I am finishing the second of two extended automobile trips across the United States in 6 weeks. I have observed that Covid has been used as an excuse to provide less service to customers (more noticeable in the hotel business than in the restaurant business). Staff shortages (presumably due at least in part to paying people more to stay home than they could earn cooking or serving food at restaurants) mean that I have had waits that would have been considered absolutely unacceptable two years ago. I don’t believe I have been rude to any service staff, but my patience is sometimes strained by the circumstances imposed on me. 

    • #20
  21. Susan Quinn Contributor
    Susan Quinn
    @SusanQuinn

    Full Size Tabby (View Comment):

    OK, I understand the sentiment. But taking @ hoyacon comment #6 in a different direction, the human beings who are his customers have also been abused and maltreated for over a year and a half. Many of them may be at the point at which not getting exactly what they wanted may be the proverbial straw that breaks the camel’s back.

    I am finishing the second of two extended automobile trips across the United States in 6 weeks. I have observed that Covid has been used as an excuse to provide less service to customers (more noticeable in the hotel business than in the restaurant business). Staff shortages (presumably due at least in part to paying people more to stay home than they could earn cooking or serving food at restaurants) mean that I have had waits that would have been considered absolutely unacceptable two years ago. I don’t believe I have been rude to any service staff, but my patience is sometimes strained by the circumstances imposed on me.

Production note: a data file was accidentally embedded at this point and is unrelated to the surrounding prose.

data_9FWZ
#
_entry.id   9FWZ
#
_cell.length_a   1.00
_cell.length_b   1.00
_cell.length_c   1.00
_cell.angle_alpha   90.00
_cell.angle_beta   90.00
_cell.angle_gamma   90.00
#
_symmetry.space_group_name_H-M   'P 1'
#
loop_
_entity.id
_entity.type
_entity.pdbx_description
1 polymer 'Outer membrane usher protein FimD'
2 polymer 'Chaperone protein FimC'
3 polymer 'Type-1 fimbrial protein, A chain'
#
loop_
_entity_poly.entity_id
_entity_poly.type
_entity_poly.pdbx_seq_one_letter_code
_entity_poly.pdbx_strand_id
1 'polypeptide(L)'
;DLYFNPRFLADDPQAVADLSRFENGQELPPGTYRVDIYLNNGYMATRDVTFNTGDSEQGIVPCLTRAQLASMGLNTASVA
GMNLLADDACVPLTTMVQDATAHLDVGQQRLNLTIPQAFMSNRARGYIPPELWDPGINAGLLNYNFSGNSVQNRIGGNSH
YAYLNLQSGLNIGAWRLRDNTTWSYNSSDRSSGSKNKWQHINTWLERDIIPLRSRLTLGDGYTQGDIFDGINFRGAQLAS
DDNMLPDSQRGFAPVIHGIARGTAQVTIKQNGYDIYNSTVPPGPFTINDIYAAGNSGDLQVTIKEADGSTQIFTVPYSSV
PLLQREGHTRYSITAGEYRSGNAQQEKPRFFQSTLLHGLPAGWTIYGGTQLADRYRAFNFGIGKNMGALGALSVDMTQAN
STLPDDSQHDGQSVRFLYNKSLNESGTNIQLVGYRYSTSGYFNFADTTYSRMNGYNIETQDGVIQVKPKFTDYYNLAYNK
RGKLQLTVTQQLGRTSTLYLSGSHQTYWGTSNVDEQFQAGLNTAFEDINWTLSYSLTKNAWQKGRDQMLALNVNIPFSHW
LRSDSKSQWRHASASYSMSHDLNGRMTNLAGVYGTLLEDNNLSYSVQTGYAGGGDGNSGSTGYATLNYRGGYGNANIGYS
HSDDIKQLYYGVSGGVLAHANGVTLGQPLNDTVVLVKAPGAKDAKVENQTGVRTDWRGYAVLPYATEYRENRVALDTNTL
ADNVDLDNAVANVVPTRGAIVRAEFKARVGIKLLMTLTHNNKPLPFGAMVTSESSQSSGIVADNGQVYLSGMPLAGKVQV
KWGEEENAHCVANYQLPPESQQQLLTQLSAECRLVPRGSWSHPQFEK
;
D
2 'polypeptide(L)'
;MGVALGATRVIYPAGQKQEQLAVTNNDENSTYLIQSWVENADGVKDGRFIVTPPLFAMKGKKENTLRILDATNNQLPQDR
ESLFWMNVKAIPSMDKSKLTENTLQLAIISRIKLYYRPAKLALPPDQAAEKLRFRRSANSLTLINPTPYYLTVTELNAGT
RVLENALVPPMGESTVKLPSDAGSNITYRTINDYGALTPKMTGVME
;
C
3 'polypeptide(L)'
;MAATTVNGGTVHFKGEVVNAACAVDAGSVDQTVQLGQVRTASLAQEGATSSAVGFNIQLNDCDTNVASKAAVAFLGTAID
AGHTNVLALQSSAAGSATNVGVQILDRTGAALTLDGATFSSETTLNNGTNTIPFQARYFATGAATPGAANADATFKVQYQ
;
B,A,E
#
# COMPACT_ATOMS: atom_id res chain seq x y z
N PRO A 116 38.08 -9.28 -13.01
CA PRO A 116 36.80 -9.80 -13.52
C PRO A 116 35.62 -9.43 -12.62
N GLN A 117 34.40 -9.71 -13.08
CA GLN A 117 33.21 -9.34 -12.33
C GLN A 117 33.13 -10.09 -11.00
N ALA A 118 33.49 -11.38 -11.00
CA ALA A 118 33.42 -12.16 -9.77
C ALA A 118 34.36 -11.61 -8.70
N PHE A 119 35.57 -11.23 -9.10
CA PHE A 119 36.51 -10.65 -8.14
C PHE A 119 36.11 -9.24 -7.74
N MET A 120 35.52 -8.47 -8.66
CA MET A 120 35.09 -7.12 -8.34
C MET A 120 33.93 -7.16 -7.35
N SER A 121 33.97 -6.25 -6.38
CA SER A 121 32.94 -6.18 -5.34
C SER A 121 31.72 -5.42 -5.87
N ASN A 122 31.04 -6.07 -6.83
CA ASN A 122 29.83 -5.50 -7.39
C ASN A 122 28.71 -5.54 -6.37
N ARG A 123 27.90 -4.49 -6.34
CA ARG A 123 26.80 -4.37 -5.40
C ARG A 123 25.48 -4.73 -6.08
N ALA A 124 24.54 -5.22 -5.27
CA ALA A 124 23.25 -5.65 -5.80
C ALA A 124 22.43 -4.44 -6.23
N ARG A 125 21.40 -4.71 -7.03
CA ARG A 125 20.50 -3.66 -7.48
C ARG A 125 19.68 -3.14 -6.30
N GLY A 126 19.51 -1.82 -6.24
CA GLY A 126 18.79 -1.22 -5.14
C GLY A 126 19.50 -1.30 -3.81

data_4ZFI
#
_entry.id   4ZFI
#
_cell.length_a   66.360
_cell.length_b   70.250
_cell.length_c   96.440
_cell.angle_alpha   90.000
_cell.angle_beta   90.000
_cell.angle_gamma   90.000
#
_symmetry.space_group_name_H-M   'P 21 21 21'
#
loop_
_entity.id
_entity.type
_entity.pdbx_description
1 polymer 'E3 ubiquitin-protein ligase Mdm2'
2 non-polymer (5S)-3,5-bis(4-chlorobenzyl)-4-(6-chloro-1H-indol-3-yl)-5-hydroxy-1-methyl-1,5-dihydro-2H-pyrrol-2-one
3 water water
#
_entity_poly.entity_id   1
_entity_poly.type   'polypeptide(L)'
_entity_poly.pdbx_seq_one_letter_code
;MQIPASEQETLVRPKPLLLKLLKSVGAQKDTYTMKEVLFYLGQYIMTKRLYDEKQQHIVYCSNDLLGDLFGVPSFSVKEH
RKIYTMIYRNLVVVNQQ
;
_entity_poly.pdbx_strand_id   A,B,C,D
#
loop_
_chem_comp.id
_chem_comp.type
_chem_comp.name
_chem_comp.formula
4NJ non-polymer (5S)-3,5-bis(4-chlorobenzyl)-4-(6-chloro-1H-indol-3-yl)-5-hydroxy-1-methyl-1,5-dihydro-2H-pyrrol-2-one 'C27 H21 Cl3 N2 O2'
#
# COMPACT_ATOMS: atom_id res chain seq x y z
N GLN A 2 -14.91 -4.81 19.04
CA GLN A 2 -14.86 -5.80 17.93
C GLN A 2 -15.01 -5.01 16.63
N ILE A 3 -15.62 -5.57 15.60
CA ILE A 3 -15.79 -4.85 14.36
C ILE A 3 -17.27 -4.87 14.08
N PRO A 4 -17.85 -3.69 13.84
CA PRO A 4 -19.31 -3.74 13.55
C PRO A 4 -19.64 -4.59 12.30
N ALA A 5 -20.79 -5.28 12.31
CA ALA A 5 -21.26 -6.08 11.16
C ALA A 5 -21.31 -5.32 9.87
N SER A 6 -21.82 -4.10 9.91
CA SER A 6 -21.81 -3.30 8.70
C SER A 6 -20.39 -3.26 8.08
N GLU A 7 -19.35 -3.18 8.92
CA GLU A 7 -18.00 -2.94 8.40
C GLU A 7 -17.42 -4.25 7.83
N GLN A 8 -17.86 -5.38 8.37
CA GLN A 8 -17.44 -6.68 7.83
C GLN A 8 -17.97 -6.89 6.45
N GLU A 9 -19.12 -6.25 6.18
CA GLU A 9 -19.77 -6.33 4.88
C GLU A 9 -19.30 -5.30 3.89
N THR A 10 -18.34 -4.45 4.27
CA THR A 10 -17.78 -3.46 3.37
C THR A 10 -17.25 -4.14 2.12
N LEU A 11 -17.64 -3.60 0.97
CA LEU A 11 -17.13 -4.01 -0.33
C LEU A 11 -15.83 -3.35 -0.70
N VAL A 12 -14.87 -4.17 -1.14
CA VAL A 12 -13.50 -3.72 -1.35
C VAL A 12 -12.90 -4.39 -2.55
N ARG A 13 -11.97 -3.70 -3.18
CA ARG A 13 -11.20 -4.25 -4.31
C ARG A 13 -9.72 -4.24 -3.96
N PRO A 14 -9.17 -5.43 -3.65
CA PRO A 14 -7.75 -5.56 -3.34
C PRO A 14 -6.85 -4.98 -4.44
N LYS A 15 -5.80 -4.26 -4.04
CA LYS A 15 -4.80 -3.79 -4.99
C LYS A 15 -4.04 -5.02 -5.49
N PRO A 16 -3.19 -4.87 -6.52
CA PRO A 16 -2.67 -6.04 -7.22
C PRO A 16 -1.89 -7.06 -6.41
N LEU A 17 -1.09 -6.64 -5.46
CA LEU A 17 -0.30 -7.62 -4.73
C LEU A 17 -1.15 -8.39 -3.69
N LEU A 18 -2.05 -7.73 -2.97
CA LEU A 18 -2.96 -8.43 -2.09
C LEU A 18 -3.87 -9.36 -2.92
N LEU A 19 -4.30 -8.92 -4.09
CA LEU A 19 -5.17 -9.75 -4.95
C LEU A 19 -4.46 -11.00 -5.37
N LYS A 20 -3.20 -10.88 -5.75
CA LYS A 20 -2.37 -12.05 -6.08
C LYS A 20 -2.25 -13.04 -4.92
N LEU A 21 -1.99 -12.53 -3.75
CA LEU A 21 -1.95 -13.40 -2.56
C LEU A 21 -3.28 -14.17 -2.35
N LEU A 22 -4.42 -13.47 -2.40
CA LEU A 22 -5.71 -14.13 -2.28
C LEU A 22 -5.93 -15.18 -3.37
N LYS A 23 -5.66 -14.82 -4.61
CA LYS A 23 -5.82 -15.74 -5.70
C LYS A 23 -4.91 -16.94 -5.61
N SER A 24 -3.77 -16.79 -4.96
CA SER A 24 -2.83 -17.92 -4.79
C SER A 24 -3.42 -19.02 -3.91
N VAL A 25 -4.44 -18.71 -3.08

You make very good points, @fullsizetabby, and I see no end in sight where we can hope to make things better. I guess everyone’s comments are a reminder to me to try to be kind when I can. Then again, I just remembered that I filled up with gas this afternoon, and no receipt came out. So I had to go inside convenience store. Three people were behind the counter, two of them restocking. The third was waiting on a customer and she’d run out of shopping bags so she went over to open a box of bags. Of course, she had to find a knife (and didn’t realize the customer had already left, or didn’t care). The other two people kept stocking. I finally called out, “There are three of you behind the counter.” One finally came up to the counter (no apology) and printed off a duplicate receipt. No smile. No greeting. Darn.